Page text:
To answer these questions, one requires access to in-store execution data that provides you with eyes in the store and outlines what is actually happening on the shelf. By measuring asset compliance and shelf KPIs, the point of product lift-off can be gauged via predictive analysis. OSA Metrics, shelf share and competition analysis can tell you if the consumer had access to their trusted/ preferred products. By establishing adjacencies and segmenting your category, impulse buys can be ascertained.

Illustration of shelf KPIs important for Category Managers
In-store execution data data that provides you with eyes in the store and outlines what is actually happening on the shelf

In-store execution is the missing link that ties all the POS, household, and ad-hoc research data together. Factoring all four data sets can help Category Managers understand market dynamics better, and customise their category strategy accordingly.

Standardizing KPIs across departments for Perfect Store Execution :

The key KPIs for in-store execution are associated with the 6Ps as outlined by Unilever – product, pack, placement, price, promotion, and proposition. They help measure in-store execution and give a wholesome view incorporating value addition to the brand apart from sales-driven gain.

But its benefits can be fully utilized only when Category Managers ensure their KPI measuring units are standard across changing markets. A consistent system keeps customer insight analysis error free which helps in executing true perfect stores. In turn, it helps in fair comparisons of product sales, quick identification of potential problems, and finding their solutions.

To help KPI calculation, Category Managers must empower their merchandisers with cutting-edge technologies like computer vision and sales force automation solutions. As per Gartner report, Image recognition technology can increase sales force productivity, improve shelf condition insights and help drive incremental sales.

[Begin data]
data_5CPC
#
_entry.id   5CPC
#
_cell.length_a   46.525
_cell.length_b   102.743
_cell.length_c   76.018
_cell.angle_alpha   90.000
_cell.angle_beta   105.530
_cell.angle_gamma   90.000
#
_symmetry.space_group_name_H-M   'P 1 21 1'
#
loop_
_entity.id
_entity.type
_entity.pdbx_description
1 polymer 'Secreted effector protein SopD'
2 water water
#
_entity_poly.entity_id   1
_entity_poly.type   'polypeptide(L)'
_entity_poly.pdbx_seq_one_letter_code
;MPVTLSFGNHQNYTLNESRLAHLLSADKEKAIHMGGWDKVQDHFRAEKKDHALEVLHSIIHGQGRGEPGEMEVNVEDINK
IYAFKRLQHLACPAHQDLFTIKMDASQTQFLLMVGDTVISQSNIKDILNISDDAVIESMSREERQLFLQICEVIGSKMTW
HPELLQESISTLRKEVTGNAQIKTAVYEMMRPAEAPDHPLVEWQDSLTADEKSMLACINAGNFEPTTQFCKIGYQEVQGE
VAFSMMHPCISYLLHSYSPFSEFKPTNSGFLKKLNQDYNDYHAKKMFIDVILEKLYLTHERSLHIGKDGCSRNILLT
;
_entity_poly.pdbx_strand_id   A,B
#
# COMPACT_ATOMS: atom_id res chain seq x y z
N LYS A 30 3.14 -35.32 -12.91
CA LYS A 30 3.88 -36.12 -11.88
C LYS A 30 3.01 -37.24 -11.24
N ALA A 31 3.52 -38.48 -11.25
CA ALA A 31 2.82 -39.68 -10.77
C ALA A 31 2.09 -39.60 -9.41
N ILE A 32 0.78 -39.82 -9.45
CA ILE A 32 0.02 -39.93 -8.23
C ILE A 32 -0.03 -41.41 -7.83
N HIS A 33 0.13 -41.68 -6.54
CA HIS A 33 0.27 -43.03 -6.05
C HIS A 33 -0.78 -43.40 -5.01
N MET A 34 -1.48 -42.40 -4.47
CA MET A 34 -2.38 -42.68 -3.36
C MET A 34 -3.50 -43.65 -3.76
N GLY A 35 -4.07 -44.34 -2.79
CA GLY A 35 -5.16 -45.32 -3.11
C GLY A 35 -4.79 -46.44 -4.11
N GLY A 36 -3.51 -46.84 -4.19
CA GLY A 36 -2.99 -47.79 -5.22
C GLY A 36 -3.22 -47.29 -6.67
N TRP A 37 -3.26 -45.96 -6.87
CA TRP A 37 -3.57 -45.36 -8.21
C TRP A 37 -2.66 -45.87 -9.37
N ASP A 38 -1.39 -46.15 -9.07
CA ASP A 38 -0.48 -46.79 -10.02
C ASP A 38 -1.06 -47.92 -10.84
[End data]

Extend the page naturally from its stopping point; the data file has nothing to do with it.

A balance between sales and brand value has to be struck. A brand has to keep in mind the shopping needs and behaviours of customers and accordingly make trade-offs between retailer and manufacturer objectives. These trade-offs require a disciplined KPI system that is aligned throughout the organization and a way to measure the said KPIs without bias through technology. This is the reason why the perfect store is a journey and continually evolves with work in progress.

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The CPG manufacturers need to provide Category Managers with the correct tools so that they can leverage customer data and create a granular workflow that accounts for consumer behaviour. Ultimately, it is up to the CPG manufacturers to empower their Category Managers with the ability to interpret in-store conditions in the context of space and sales.  It helps brands improve SKU productivity, earn better returns on space, and gain retailer trust.

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Liked the blog? Check out our other blogs to see how image recognition technology can help brands improve their execution strategies in retail.

Want to see how your own brand is performing on the shelves? Click here to schedule a demo for ShelfWatch.